Chem Ch. 10 Acids and Bases Flashcards

Acids formed from anions with names that end in ide
Ex. Halogens

Prefix: hydro
ending: ic

Hydrochloric acid

If the anion ends in ite (less oxygen)

-ous acid

If the anion ends in -ate (more oxygen)

-ic acid

Autoionization of water

H2O (l) + H2O (l) ------->
H3O+ (aq) + OH- (aq)

Water dissociation constant Kw

Kw = [H3O+] [OH-]
= 10-14 @ 25 C (298K)


pH= -log[H+]


pOH= -log[OH-]



p value

-log (n x 10-m)= -log(n) - log (10-m)

= m - 0.n

pH=7= neutral is only valid at 25C

Kw like any other equilibrium constant, is dependent only
on temperature.
Isolated changes in concentration, pressure, or volume will not
affect Kw

Strong acids

HCl (Hydrochloric acid)
HBr (Hydrobromic acid)
HI (Hydroiodic acid)
H2SO4 (Sulforic acid)
HNO3 (Nitric acid)
HClO4 (Perchloric acid)

Strong base

NaOH (sodium hydroxide)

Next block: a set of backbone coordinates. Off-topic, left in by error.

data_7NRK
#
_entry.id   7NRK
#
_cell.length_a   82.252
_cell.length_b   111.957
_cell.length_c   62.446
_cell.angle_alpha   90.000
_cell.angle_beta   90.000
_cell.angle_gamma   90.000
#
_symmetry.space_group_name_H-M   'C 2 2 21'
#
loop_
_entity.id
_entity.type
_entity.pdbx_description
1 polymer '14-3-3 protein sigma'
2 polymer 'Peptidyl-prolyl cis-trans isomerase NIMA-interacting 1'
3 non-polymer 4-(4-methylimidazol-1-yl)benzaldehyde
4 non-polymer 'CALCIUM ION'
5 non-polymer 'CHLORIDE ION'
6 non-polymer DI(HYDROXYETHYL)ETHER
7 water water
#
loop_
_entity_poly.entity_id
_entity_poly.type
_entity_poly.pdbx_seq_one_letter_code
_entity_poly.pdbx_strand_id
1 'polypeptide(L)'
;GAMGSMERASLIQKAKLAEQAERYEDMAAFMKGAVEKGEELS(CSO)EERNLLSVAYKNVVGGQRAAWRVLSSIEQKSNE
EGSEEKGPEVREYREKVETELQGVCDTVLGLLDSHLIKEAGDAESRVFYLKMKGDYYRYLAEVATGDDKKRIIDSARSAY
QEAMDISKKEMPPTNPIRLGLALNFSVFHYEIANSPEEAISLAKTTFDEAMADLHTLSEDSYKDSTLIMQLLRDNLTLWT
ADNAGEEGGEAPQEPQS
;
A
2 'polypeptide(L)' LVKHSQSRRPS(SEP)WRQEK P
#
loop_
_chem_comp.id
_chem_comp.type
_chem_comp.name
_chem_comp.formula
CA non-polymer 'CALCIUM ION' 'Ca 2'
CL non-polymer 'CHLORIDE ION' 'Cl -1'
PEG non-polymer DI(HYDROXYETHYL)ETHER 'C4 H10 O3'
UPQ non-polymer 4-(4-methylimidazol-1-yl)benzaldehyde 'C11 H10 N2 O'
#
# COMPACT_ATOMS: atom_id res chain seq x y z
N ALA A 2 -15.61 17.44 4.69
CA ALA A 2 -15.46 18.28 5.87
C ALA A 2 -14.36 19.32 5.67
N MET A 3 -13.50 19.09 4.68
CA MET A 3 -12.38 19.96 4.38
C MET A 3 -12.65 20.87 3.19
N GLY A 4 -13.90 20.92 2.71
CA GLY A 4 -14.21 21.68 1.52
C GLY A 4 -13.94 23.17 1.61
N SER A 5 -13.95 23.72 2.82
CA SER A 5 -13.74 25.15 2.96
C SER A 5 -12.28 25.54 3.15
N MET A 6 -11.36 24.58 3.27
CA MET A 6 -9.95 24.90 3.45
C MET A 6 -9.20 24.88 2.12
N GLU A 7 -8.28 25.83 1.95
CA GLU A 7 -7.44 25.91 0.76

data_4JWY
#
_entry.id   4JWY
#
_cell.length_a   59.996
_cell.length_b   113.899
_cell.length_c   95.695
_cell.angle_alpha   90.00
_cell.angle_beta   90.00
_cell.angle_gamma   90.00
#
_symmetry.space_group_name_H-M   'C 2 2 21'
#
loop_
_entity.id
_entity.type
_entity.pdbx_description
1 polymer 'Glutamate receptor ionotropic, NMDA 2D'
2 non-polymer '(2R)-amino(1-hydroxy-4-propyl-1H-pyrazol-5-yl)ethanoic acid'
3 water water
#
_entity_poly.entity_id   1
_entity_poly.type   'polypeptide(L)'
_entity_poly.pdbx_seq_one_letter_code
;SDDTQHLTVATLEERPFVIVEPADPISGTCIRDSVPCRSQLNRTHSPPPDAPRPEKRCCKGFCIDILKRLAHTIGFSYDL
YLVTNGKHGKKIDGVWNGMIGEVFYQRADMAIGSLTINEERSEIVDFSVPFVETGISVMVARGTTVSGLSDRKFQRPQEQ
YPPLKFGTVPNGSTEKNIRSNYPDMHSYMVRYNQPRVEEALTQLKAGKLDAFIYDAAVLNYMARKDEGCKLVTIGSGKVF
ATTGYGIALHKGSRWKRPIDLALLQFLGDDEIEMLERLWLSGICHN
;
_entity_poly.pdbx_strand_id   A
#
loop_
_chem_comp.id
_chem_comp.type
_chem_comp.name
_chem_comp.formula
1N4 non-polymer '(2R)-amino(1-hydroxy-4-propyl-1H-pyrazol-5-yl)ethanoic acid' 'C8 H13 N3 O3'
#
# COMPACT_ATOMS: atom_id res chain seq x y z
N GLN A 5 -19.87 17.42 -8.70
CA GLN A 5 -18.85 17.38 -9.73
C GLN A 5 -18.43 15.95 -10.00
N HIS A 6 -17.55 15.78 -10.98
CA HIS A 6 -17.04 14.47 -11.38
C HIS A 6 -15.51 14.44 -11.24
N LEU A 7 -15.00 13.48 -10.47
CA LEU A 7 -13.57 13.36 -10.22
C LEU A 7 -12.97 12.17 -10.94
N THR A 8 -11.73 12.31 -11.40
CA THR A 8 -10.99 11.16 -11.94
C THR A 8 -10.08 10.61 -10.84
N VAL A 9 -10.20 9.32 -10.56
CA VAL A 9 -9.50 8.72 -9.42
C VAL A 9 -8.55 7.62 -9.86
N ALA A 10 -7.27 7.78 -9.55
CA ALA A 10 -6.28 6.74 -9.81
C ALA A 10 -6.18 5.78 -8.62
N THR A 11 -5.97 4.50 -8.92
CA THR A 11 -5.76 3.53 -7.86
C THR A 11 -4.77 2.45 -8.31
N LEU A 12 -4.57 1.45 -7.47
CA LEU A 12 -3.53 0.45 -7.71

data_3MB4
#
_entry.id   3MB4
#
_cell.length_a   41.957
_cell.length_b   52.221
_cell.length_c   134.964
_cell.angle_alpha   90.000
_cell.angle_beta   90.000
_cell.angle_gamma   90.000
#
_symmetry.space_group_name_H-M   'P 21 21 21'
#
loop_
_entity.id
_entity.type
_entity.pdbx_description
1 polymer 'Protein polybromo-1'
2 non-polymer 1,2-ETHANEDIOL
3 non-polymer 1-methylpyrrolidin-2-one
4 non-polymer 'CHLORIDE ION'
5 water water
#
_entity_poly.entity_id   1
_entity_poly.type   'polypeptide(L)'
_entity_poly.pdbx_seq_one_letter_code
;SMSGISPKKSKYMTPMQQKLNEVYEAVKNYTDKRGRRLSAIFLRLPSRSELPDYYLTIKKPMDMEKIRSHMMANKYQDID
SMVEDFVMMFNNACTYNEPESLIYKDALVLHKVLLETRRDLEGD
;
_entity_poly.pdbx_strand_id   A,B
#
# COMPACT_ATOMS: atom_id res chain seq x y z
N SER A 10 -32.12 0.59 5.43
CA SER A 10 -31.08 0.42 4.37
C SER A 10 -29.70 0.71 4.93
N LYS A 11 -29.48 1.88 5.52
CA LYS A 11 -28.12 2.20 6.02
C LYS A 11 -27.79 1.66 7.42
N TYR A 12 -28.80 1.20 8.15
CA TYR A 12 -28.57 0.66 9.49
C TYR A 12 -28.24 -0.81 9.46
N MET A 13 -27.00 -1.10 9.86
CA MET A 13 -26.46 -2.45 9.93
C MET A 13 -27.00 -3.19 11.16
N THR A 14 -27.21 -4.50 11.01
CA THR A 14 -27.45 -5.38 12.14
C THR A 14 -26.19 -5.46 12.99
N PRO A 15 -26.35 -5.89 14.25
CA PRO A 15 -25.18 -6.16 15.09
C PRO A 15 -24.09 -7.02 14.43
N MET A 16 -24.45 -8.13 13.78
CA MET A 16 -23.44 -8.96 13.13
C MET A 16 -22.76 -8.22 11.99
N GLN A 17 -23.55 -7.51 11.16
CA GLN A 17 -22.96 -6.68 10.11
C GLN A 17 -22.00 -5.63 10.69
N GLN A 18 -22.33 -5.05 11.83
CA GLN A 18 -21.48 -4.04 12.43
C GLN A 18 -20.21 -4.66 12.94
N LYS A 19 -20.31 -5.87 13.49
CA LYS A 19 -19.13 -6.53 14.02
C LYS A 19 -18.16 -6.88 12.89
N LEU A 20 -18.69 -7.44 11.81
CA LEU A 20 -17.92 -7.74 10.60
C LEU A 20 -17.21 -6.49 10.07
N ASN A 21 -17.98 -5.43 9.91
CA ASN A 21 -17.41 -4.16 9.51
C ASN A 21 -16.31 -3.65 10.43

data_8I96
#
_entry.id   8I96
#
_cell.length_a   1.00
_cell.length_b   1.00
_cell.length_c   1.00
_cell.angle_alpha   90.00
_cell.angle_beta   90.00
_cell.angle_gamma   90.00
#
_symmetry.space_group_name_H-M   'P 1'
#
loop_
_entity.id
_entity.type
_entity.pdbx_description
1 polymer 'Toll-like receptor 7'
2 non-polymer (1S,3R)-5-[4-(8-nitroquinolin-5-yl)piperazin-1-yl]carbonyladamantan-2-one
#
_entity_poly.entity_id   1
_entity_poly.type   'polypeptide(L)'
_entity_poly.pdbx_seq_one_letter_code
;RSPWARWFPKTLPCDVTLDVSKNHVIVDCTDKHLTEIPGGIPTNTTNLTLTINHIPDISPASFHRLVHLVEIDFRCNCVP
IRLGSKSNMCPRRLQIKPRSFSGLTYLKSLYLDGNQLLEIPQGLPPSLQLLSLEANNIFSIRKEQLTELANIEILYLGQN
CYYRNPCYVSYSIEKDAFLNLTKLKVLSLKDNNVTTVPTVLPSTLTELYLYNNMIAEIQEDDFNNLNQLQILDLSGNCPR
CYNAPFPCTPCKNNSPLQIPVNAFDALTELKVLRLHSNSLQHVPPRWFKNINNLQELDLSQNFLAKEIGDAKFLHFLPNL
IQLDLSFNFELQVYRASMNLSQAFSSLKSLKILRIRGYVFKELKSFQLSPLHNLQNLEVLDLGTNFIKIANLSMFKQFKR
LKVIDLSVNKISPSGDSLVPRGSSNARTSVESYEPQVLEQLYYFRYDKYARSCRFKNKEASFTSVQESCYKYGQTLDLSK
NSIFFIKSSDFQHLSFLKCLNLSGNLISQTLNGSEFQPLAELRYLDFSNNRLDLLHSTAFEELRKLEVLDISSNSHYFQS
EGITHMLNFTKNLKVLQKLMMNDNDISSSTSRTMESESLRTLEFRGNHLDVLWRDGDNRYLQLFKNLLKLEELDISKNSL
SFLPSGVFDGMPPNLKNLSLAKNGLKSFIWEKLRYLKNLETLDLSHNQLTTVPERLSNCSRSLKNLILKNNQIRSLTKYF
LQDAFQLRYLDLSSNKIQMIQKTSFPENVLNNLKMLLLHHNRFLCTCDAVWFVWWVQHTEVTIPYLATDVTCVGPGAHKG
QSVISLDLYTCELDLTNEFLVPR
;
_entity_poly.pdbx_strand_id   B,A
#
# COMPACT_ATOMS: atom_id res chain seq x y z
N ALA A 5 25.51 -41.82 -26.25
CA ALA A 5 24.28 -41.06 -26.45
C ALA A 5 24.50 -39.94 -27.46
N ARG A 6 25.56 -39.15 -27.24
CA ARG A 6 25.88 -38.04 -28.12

KOH (potasium hydroxide)
Soluble hydroxides of Group IA metals

Acid dissociation constant (Ka)
-equilibrium state
-weak acids

Ka= [H3O+] [A-]/ [HA]
The smaller the Ka the weaker the acid= the less it
will dissociate.

Base dissociation constant (Ka)

K b= [B+] [OH-]/ [BOH]
The smaller the Kb the weaker the base = the less it
will dissociate.

What is considered a weak acid

K a is less than 1.0

What is considered a weak base

K b is less than 1.0.


Kw= [H3O+][OH-]= 10-14

Ka, acid x Kb, conj base = Kw= 10-14

Kb, base x Ka, conj acid = Kw= 10-14

Acetic acid


Neutralization reaction

HA(aq) + BOH(aq)-----> BA(s) +
H2O (l)

NH3 is a weak/strong base


Weak bases are often not


Calculating the unknown conc of the titrand through the equation:

Na Va= Nb Vb

Na: acid normality
Va: acid volume
Nb: base normality
Vb: base volume

Sodium acetate: salt of the weak acid acetatic acid


Amonium chloride: salt of the weak base ammonia

NH4 +Cl-

Carbonic acid


Henderson-Hasselbach equation is used to
estimate the pH or pOH of the buffer solution.

pH= pKa + log [A-]/[HA]
pOH= pKb + log [B+]/[BOH]